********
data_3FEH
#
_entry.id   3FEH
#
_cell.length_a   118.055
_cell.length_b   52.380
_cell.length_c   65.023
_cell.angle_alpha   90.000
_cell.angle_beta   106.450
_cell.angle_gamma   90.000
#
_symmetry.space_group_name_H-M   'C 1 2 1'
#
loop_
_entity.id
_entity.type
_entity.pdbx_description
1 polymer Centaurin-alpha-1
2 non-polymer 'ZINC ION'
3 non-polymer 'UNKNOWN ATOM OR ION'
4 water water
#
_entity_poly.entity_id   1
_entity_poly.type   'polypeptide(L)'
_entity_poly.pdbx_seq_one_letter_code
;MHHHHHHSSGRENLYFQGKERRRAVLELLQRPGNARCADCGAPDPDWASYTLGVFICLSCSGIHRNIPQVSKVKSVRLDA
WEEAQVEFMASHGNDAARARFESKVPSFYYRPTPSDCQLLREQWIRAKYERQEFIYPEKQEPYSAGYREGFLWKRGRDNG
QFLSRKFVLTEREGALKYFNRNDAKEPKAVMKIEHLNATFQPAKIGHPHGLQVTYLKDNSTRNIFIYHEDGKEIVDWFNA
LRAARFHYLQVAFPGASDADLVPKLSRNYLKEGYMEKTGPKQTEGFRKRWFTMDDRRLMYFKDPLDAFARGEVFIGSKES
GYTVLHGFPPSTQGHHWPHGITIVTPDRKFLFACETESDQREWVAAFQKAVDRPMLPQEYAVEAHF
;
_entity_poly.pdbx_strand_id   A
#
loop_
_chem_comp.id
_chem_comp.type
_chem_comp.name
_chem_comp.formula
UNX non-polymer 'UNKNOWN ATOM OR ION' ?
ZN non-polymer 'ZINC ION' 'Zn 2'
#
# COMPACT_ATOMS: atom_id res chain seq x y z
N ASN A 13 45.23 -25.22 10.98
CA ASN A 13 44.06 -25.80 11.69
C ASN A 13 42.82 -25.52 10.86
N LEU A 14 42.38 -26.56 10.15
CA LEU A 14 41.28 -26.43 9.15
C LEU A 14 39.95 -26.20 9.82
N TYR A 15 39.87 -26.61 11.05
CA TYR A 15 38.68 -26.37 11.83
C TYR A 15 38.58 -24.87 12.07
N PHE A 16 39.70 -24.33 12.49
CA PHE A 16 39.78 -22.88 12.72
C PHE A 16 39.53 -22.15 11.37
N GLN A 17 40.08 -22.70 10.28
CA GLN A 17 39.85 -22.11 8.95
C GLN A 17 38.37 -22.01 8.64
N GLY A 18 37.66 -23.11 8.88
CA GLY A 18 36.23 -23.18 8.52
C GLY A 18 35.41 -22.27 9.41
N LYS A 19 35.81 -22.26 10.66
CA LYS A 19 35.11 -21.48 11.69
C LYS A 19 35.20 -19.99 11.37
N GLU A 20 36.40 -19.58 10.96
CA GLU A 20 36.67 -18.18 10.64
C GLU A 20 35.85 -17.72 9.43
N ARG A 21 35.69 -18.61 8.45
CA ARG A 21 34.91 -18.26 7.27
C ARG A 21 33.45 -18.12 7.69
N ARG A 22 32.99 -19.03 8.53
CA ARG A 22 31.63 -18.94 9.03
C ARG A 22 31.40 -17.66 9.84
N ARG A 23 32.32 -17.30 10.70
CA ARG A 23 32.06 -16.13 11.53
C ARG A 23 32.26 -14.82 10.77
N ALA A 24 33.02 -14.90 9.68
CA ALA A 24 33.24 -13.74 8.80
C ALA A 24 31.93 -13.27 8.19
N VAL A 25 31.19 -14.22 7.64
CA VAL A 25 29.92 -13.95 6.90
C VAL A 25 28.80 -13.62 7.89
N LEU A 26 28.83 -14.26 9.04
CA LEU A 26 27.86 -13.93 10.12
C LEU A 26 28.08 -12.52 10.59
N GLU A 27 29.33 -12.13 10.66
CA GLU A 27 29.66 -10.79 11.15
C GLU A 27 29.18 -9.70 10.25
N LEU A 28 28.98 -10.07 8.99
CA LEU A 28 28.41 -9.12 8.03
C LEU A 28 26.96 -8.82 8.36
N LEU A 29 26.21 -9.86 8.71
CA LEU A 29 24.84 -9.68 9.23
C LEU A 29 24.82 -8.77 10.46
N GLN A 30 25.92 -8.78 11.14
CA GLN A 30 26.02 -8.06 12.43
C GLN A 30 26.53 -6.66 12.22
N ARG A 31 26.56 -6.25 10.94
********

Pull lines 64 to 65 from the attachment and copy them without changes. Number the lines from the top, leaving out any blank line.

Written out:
N GLU A 20 36.40 -19.58 10.96
CA GLU A 20 36.67 -18.18 10.64